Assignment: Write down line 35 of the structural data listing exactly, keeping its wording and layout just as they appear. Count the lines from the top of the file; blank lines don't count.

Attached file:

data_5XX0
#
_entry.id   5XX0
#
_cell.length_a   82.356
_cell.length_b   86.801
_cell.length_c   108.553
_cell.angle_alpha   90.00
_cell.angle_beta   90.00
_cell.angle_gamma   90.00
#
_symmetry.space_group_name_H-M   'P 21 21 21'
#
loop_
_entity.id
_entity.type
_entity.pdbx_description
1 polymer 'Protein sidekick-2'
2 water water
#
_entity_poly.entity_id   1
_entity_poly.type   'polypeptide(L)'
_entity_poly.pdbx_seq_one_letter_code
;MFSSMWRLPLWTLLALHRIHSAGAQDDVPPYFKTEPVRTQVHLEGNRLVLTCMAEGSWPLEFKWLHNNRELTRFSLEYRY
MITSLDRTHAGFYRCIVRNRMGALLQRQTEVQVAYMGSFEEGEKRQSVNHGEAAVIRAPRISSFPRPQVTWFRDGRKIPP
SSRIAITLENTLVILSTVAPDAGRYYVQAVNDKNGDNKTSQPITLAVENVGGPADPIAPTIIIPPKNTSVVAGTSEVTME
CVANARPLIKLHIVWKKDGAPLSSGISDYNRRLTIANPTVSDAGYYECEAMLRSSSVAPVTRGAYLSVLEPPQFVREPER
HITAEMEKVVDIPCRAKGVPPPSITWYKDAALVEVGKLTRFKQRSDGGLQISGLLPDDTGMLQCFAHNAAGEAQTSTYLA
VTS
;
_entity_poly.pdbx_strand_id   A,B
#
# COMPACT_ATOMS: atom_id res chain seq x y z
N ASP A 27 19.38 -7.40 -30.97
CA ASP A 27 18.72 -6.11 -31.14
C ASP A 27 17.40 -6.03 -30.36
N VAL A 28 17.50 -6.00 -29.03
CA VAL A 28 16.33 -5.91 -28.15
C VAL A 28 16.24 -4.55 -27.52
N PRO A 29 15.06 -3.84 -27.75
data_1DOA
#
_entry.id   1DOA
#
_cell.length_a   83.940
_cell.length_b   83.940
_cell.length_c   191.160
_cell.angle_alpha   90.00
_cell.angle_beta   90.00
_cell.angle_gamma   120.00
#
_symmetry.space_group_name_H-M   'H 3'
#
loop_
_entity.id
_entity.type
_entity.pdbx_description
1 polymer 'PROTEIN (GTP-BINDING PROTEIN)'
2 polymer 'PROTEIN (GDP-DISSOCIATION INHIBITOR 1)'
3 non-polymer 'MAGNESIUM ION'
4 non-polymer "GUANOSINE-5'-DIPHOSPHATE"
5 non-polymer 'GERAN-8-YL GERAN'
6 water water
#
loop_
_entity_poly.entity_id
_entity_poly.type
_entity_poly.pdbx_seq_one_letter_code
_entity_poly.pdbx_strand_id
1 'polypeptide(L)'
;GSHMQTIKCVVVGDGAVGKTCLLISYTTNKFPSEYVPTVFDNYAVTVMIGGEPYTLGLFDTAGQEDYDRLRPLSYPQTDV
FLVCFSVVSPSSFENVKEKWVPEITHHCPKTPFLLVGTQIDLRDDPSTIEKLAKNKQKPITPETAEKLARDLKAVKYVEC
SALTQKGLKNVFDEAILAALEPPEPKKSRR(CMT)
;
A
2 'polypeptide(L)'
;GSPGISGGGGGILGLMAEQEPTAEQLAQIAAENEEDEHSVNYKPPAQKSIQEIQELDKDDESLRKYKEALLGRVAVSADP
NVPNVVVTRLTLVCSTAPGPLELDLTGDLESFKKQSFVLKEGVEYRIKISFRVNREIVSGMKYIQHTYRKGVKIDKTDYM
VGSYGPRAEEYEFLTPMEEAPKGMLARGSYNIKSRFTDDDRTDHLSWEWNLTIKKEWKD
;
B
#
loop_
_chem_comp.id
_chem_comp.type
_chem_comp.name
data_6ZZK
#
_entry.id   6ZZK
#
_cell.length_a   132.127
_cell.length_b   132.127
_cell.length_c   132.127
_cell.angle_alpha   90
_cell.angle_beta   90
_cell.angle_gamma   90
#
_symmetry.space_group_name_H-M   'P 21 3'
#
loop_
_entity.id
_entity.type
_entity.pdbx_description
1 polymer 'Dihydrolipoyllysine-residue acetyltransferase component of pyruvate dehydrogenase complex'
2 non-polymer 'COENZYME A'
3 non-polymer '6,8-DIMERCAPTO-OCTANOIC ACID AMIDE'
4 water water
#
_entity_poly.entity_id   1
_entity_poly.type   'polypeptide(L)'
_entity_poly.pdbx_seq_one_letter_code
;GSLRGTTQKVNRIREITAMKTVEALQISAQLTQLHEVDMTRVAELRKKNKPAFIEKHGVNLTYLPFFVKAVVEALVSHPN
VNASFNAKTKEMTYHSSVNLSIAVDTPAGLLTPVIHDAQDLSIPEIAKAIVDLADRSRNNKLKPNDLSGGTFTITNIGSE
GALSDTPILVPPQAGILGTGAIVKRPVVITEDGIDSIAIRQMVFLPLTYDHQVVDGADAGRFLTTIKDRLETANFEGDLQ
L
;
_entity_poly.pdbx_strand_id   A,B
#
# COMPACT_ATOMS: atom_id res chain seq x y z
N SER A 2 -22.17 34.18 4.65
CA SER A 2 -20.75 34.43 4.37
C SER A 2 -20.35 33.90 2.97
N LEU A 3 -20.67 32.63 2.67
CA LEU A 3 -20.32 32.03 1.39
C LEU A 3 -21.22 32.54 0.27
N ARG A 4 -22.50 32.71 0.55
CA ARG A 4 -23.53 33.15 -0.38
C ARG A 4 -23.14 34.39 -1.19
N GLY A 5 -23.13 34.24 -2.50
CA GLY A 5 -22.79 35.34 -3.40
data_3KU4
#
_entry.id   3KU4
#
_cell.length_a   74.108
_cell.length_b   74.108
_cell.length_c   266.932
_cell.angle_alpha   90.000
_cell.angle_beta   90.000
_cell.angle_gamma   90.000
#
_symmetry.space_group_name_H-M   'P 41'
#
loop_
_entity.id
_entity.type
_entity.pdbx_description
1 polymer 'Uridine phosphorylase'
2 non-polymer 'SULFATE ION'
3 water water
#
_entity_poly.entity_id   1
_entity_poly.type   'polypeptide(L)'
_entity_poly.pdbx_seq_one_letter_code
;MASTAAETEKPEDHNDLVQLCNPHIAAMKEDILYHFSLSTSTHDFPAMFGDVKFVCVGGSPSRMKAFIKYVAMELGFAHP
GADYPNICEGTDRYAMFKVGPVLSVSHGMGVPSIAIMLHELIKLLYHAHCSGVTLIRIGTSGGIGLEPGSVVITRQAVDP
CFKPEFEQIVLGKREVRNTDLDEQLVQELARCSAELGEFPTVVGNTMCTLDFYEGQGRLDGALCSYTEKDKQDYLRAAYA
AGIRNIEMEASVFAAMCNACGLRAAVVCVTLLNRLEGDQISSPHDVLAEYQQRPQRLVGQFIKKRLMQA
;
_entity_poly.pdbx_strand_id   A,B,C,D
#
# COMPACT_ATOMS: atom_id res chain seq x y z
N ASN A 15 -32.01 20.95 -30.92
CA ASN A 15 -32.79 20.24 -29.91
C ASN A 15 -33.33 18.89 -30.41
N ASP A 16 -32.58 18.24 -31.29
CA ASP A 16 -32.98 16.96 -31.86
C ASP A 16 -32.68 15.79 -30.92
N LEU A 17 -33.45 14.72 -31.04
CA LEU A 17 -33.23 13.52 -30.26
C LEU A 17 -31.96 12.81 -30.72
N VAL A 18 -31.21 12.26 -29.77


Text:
CA ASP A 27 18.72 -6.11 -31.14